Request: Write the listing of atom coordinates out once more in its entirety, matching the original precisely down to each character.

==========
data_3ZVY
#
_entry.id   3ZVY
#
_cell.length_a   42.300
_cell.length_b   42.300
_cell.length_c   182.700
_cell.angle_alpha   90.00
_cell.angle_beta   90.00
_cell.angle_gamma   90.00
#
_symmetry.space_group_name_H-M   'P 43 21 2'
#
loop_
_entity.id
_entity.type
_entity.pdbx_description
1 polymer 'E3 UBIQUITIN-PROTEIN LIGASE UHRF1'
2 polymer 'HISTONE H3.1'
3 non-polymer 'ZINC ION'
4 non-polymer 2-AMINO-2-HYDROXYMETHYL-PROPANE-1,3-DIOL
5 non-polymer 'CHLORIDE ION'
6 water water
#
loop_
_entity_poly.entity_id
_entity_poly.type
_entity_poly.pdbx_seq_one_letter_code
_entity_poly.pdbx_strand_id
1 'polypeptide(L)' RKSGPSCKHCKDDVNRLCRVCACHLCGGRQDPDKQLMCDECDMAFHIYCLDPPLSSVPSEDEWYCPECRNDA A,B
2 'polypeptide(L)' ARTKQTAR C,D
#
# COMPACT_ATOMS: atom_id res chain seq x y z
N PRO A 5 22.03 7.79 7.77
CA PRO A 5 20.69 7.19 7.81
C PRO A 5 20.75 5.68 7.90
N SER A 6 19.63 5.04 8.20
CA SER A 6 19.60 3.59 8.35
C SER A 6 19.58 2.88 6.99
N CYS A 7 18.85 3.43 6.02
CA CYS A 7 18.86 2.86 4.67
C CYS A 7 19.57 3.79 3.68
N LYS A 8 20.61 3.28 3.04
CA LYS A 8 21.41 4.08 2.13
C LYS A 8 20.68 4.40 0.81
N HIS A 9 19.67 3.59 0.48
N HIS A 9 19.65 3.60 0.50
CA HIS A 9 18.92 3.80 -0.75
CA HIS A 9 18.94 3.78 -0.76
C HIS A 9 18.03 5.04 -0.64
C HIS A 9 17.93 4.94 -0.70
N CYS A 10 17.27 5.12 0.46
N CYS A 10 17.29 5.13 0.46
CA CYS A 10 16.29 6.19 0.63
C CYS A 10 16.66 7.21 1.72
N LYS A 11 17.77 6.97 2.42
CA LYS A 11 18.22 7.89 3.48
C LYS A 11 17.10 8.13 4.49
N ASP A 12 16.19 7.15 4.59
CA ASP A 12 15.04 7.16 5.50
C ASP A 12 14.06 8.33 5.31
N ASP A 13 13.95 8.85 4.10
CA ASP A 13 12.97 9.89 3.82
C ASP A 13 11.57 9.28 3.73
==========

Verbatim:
data_3ZVY
#
_entry.id   3ZVY
#
_cell.length_a   42.300
_cell.length_b   42.300
_cell.length_c   182.700
_cell.angle_alpha   90.00
_cell.angle_beta   90.00
_cell.angle_gamma   90.00
#
_symmetry.space_group_name_H-M   'P 43 21 2'
#
loop_
_entity.id
_entity.type
_entity.pdbx_description
1 polymer 'E3 UBIQUITIN-PROTEIN LIGASE UHRF1'
2 polymer 'HISTONE H3.1'
3 non-polymer 'ZINC ION'
4 non-polymer 2-AMINO-2-HYDROXYMETHYL-PROPANE-1,3-DIOL
5 non-polymer 'CHLORIDE ION'
6 water water
#
loop_
_entity_poly.entity_id
_entity_poly.type
_entity_poly.pdbx_seq_one_letter_code
_entity_poly.pdbx_strand_id
1 'polypeptide(L)' RKSGPSCKHCKDDVNRLCRVCACHLCGGRQDPDKQLMCDECDMAFHIYCLDPPLSSVPSEDEWYCPECRNDA A,B
2 'polypeptide(L)' ARTKQTAR C,D
#
# COMPACT_ATOMS: atom_id res chain seq x y z
N PRO A 5 22.03 7.79 7.77
CA PRO A 5 20.69 7.19 7.81
C PRO A 5 20.75 5.68 7.90
N SER A 6 19.63 5.04 8.20
CA SER A 6 19.60 3.59 8.35
C SER A 6 19.58 2.88 6.99
N CYS A 7 18.85 3.43 6.02
CA CYS A 7 18.86 2.86 4.67
C CYS A 7 19.57 3.79 3.68
N LYS A 8 20.61 3.28 3.04
CA LYS A 8 21.41 4.08 2.13
C LYS A 8 20.68 4.40 0.81
N HIS A 9 19.67 3.59 0.48
N HIS A 9 19.65 3.60 0.50
CA HIS A 9 18.92 3.80 -0.75
CA HIS A 9 18.94 3.78 -0.76
C HIS A 9 18.03 5.04 -0.64
C HIS A 9 17.93 4.94 -0.70
N CYS A 10 17.27 5.12 0.46
N CYS A 10 17.29 5.13 0.46
CA CYS A 10 16.29 6.19 0.63
C CYS A 10 16.66 7.21 1.72
N LYS A 11 17.77 6.97 2.42
CA LYS A 11 18.22 7.89 3.48
C LYS A 11 17.10 8.13 4.49
N ASP A 12 16.19 7.15 4.59
CA ASP A 12 15.04 7.16 5.50
C ASP A 12 14.06 8.33 5.31
N ASP A 13 13.95 8.85 4.10
CA ASP A 13 12.97 9.89 3.82
C ASP A 13 11.57 9.28 3.73